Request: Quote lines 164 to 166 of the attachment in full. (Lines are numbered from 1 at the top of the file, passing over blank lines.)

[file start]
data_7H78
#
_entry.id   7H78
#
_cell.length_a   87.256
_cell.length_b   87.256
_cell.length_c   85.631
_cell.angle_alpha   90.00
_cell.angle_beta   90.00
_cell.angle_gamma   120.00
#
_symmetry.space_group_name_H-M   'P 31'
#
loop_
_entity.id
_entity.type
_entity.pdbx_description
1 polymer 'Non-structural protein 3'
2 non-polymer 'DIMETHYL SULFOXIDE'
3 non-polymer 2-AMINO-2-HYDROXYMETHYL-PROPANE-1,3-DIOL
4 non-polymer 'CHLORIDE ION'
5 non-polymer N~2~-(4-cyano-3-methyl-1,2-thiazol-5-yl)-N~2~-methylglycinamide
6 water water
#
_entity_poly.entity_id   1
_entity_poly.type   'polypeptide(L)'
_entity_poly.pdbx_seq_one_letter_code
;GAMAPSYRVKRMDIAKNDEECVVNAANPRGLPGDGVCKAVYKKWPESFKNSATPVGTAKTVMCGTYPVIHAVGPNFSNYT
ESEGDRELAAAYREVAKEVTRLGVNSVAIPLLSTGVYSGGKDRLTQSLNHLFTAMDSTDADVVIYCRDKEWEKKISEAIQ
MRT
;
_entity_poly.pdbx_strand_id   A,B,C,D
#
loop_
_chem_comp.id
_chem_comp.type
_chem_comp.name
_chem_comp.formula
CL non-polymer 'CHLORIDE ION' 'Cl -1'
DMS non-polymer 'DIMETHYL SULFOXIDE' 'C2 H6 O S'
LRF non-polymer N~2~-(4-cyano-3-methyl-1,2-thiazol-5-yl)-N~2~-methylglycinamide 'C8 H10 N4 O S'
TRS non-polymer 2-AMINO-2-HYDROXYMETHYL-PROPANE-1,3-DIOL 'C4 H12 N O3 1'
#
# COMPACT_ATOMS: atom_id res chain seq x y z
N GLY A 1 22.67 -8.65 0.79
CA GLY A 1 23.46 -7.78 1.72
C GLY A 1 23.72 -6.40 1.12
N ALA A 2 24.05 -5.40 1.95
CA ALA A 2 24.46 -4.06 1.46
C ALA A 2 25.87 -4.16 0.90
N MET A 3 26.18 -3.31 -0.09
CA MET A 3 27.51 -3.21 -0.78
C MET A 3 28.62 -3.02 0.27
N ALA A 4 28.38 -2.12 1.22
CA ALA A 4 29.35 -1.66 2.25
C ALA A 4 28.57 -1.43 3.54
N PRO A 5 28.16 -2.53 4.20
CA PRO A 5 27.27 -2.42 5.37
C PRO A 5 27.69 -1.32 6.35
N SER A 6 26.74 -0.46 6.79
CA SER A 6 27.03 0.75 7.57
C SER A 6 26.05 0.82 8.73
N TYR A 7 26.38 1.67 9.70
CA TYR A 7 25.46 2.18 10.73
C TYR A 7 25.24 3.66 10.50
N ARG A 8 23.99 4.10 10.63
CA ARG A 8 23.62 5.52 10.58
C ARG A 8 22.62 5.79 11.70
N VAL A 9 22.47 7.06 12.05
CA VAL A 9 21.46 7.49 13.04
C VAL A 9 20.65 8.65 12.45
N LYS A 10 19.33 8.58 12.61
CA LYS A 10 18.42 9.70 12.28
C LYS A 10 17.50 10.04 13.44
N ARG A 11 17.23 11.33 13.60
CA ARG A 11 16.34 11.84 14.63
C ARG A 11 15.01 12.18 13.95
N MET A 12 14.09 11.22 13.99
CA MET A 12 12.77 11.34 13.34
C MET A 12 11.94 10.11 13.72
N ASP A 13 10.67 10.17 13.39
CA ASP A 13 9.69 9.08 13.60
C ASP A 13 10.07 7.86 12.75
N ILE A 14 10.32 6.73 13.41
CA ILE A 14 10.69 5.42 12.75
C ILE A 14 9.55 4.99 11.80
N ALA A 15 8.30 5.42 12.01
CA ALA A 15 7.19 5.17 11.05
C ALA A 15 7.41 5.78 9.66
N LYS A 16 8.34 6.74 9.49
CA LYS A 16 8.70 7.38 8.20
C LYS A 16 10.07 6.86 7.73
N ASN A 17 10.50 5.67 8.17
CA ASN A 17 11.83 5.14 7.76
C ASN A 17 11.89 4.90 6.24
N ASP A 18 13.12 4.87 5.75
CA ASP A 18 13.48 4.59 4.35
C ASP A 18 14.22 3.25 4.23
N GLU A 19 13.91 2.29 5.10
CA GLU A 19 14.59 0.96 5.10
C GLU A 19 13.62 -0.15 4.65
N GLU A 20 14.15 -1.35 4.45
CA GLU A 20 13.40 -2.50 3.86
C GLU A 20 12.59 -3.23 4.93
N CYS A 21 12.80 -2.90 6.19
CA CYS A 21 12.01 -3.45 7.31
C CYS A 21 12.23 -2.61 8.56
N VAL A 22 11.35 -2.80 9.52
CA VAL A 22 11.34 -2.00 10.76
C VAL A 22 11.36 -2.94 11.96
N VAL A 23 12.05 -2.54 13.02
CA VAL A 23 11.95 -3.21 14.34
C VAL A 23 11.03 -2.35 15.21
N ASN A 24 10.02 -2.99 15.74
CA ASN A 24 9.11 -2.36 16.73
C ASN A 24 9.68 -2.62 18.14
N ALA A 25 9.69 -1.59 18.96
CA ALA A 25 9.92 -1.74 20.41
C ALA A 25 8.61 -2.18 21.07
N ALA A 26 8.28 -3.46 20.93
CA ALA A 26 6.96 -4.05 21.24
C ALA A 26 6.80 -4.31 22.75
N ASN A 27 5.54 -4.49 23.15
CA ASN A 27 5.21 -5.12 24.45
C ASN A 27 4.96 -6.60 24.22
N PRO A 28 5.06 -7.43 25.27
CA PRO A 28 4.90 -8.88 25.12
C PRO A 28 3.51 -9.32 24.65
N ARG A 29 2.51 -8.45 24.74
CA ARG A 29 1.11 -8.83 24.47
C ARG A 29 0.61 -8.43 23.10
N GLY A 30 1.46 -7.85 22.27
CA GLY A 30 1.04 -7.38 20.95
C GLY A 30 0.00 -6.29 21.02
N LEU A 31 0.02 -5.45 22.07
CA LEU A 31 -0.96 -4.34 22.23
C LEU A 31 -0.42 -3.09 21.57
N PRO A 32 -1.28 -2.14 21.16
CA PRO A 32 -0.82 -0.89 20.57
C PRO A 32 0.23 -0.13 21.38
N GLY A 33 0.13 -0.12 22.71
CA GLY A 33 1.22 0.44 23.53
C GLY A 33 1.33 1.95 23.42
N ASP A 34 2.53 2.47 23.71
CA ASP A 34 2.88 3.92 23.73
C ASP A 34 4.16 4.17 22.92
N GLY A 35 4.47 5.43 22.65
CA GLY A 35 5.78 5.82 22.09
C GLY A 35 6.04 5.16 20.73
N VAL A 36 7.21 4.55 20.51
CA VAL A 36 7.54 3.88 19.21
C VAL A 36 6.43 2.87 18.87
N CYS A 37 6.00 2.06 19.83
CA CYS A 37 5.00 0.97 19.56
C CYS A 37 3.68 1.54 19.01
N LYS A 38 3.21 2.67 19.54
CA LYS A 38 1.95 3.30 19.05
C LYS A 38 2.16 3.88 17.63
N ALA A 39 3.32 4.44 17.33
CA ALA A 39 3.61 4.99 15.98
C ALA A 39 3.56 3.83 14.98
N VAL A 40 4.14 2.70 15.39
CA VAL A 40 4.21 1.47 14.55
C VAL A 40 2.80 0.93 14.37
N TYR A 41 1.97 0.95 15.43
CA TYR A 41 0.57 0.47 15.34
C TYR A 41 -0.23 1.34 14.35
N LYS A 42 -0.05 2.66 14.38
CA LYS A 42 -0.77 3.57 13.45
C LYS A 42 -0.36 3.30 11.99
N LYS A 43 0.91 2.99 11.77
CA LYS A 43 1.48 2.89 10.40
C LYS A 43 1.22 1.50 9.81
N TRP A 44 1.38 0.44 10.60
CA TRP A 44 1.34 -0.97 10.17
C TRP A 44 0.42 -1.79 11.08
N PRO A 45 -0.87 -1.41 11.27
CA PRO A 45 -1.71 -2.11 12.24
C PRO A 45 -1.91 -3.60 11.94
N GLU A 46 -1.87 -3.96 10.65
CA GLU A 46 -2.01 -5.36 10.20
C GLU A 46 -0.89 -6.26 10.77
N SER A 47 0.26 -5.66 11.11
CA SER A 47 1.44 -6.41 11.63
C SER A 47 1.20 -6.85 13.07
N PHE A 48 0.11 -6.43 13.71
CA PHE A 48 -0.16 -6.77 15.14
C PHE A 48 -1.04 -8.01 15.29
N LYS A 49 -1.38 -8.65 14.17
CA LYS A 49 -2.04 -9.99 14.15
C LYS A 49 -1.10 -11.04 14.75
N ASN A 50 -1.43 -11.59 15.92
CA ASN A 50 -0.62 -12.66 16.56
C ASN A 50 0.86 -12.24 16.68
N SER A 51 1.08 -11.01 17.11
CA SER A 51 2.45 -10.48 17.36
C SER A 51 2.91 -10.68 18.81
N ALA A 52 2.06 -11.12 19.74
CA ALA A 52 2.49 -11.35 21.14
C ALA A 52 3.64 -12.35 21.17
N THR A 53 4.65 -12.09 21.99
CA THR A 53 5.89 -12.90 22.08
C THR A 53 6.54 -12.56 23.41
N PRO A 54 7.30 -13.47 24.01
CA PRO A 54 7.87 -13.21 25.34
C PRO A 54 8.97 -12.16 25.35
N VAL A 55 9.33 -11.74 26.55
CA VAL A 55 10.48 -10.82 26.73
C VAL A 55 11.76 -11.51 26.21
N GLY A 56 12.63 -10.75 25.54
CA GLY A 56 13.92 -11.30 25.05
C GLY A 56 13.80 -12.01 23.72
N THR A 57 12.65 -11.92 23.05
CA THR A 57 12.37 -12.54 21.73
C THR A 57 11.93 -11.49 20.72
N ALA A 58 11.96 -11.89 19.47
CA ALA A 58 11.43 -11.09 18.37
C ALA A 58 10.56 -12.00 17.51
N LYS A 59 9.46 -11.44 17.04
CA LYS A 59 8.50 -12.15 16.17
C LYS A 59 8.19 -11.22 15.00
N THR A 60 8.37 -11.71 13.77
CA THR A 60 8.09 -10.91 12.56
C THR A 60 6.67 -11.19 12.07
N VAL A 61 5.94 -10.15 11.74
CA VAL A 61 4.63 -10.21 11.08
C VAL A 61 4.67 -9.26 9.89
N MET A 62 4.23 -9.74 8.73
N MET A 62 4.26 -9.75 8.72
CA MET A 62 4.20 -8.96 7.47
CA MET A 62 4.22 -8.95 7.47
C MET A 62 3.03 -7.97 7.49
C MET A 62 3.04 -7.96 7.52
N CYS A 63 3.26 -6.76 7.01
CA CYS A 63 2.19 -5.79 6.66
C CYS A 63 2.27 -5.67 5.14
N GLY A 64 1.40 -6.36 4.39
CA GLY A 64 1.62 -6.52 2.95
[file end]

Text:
C VAL A 40 2.80 0.93 14.37
N TYR A 41 1.97 0.95 15.43
CA TYR A 41 0.57 0.47 15.34